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Article | September 30, 1995
Safeway gets the red in
A peelable barrier layer in a multilayer lidding material lets Safeway meat department workers put the bloom back in vacuum-packaged fresh red meats.
Goal is efficiency Like any program involving centrally processed case-ready meat a key objective behind the new package is greater efficiency and the cost savings that come with it. Rather than having skilled meat cutters in the back room of each store-meat cutters who it should be noted are becoming increasingly difficult to find-the number of personnel at the store level can be reduced and the cutting can be done in a more automated fashion in a central processing plant. "We anticipate that if it were introduced in all our stores there'd be a significant savings in labor costs" says Waters. "But at this stage we haven't drawn any firm conclusions about costs." He adds that the cost to consumers is unchanged. A steak prepared conventionally on a foam tray is priced the same per pound as the same steak in the peelable barrier film. Labor savings is only one objective. Quality and consistency of product is another. So is flexibility. "It gives stores more flexibility in ordering product" says Waters. "If a store doesn't need a primal or subprimal to satisfy a particular product requirement they can order less." This flexibility extends right on through to the way the meat department stocks its meat case. For example if it's Sunday afternoon and the meat case is devoid of T-bone steaks meat department workers can peel the barrier film from one or two steaks and quickly remedy that out-of-stock situation. If the store didn't have a case-ready meat program a primal or subprimal would have to be removed from its vacuum-packed barrier bag to be sliced and trayed. Meat department managers are unlikely to cut primals on a Sunday afternoon because the shelf life clock would start ticking on all those sliced and packaged steaks even though the likelihood of selling that many wouldn't be very good. So in all probability the T-bones would simply remain out of stock. Any customer who wanted one would be disappointed-not a good thing in the fiercely competitive grocery business. Even if the store had a case-ready meat program using modified-atmosphere master packs the customer might still be unsatisfied. That's because once the master pack of 10 or 20 meat packages is opened all of those nonbarrier packages are now just three days away from markdown. Structure's a secret Unfortunately Cryovac is less than forthcoming about the makeup of the packaging materials used in the Lucerne package. Walker Stockley market development manager at Cryovac says the clear nonforming top web has a total thickness in the 6-mil range. He doesn't say what the barrier material is though PW sources suggest that it's ethylene vinyl alcohol copolymer. Presumably the same material provides needed barrier in the 9.5-mil white opaque forming web. The machine on which the packages are formed and sealed is a CD-6000 from Multivac (Kansas City MO). Like other CD-6000s it uses a unique process to heat the lidding material and apply it to the formed tray with no need for sealing tools. But unlike other machines in its series it prevents the lidding material from adhering to one critical half-inch strip on one end of each tray. This gives the supermarket meat department people a flap that's easy to grab onto when it comes time to peel back the barrier. The first step in the production sequence is thermoforming of the bottom web into shallow trays. Forming is done one- two- or three-across but always two-deep in the machine direction. The largest tray formed one-across is used in two different ways. One is the "Family Pack" where two or three cuts are placed adjacent to and touching each other. The other approach is to keep two cuts of meat separated by several inches. Typically this is used for premium cuts of beef which display nicely when arranged this way. The best way to understand how the easy-to-grab flap is produced is to walk through the six-up production sequence. First meat cuts are loaded manually onto the six formed trays which are aligned three across the machine direction and two deep. The space between the leading three and the trailing three trays becomes the area to which the lidding material does not adhere. An MR pressure-sensitive labeler also from Multivac applies a clear one-inch wide strip of polyester in precisely this location. In the next station where the lidding material is applied this strip alone resists adherence to the lidstock because the polyester strip blocks a heat-seal coating on the tray material. Preheat before sealing dome While all this is going on the lidstock unwinds from its roll and passes through a preheat station that exposes the material to 130°C heat. Partially softened the material drapes over the thermoforms and their load of beef just before a vacuum seal dome closes on the six cavities. Inside the dome the lidding material is vacuumed up from the product and into a heated dome where the temperature is 200°C. Then outside air is introduced into the dome in a controlled manner that breaks the vacuum and allows the now nearly liquified lidstock to fall down from the dome. As it does so it forms tightly around the contour of the meat and bonds firmly to the white forming web everywhere except where the pressure-sensitive material has been applied. "It's a surprising revelation to most everybody who inquires but no the layers of the lidding material do not separate in the heated dome" says Cryovac's Stockley. Now the sealing dome opens and the lidded trays enter a station whose tooling produces two perforations across the web one on each side of the p-s polyester strip. The web indexes again and two steel rules cut across the machine direction. One cuts right down the center of the polyester strip; thus the leading three packs have a 1/2-inch no-stick strip on their trailing edge and the trailing three packs have the same strip on their leading edge. The other rule cuts the trailing three packages from the continuous web of forming material. Corner rounding is done by these steel rules as well. Then the two three-packs move through longitudinal cutting by rotary knives that separate the trays into individual units. Why the perforations? To help meat department workers peel the barrier web in a single piece. When the worker grabs the 1/2-inch flap he has a grip on the entire lidding material. But as he peels past the perforation a half inch from the edge the perf separates the barrier from the nonbarrier layer; the worker peels off the barrier layer only. The non-barrier film remains in place tightly hugging the contours of the meat and keeping purge to an absolute minimum. Cycle time is about 18 seconds so on one Multivac system Lucerne can produce about 6 large trays per minute 13 medium or 20 small ones. Gaining an edge As Safeway's Waters sees it vacuum-packaging of fresh red meat has the potential to give Safeway a competitive edge. "Passing some of the savings along to consumers is likely to be our approach" he says. "It all depends. Currently meat prices are very competitive. Every retailer is looking for an edge. But even if pricing isn't our edge the other advantage this gives us is that any time day or night it's much easier to prevent out of stocks." Waters acknowledges that back room operations change considerably when the case-ready program enters the picture. "Instead of cutting they're peeling" he observes. At least they are for the 26 specific cuts that are vacuum-packaged. Conventional foam trays haven't disappeared from the 78 stores now carrying the centrally prepared meats. Currently the vacuum-packaged cuts represent about 35% of a store's typical meat case offering. And no cut is displayed in both package styles. The other change in personnel deployment that comes with the case-ready program is that people who formerly spent little time with customers and stayed in the back room for the most part can now be brought out into the store to help merchandise meat. Waters says the response of Safeway's in-store personnel members of the United Food and Commercial Workers union has generally been good. "They accept the fact that innovation is the name of the game and that perhaps compared to other departments of a supermarket the meat counter hasn't changed much" says Waters. "That lack of change might be about to undergo quite a transformation."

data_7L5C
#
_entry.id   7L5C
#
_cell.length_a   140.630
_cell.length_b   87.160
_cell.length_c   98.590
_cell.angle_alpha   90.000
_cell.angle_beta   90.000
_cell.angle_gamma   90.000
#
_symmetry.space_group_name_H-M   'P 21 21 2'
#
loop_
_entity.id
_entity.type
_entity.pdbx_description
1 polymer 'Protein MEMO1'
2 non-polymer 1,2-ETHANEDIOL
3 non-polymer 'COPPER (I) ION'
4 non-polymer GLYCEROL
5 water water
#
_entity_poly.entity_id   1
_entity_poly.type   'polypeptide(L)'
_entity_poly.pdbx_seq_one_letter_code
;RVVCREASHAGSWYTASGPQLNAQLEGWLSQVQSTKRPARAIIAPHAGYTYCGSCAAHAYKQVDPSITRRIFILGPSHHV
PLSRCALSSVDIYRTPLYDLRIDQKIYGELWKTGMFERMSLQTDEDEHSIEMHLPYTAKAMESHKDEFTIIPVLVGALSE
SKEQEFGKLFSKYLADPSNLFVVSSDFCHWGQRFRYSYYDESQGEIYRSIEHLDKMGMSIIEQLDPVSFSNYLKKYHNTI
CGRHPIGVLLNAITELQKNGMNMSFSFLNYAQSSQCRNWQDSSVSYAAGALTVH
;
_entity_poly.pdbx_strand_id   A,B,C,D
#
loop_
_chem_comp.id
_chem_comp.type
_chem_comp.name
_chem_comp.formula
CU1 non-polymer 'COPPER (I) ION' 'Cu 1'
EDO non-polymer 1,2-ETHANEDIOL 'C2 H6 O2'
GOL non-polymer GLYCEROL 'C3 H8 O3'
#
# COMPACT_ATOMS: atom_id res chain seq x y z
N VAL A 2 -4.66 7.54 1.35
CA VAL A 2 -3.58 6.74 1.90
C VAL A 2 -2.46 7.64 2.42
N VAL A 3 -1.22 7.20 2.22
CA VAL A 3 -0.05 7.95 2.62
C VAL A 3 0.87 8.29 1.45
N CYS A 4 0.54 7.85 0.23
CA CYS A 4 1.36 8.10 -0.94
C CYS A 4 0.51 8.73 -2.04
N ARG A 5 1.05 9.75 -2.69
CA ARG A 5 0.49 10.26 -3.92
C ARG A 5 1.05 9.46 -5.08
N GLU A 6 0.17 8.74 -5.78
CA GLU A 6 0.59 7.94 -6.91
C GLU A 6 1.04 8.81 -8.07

Fresh red meats vacuum-packaged in barrier films have never quite caught on in the U.S. Despite the 14-day shelf life such packaging provides and all the distribution advantages that come with it retailers have been slow to embrace it primarily because consumers don't like the dark red almost purplish color the meat takes on in its oxygen-deprived state. Now vacuum-packaged fresh red meats are making another bid for a place in the supermarket meat case. This time they have new packaging technology on their side: a multilayer lidding stock with a peelable barrier layer. Like the flexible films used in other vacuum-packaged meats the film extends shelf life to 14 days by keeping out oxygen. But its barrier component can be peeled off easily by workers at the supermarket just before the trayed pack is to be placed in the display case. When this peelable layer is removed allthat remains over the meat is a clear film that is permeable to oxygen. About 20 minutes later the meat blooms from its oxygen-starved purple to the bright red color that shoppers like. After the barrier component is removed the meat package will have three days of shelf life. Developed by Cryovac (Duncan SC) for Lucerne Foods Ltd. and parent Safeway Canada the vacuum package is now available in 78 of 221 Safeway Canada stores. Lucerne is Safeway Canada's primary meat supplier and is located in Calgary Alberta Canada. According to Safeway's Jim Waters vice president of public relations and government affairs the vacuum-packaged meat program began late last year and is still in its test stages. The prognosis of the test thus far adds Waters is promising. Confirmation of the package's potential came June 22 when the Packaging Assn. of Canada gave the packaging concept top honors in its 1995 National Packaging Competition. The package was one of two recipients of the Chairman's Choice Award for packaging excellence. "Lucerne Foods is the first company in the world to commercially use this material" says Bill Leigh PAC competition chairman and graphics manager for Kraft Canada Inc. "Its shelf life-extending properties enable Lucerne to more effectively distribute packaged meats from a central location."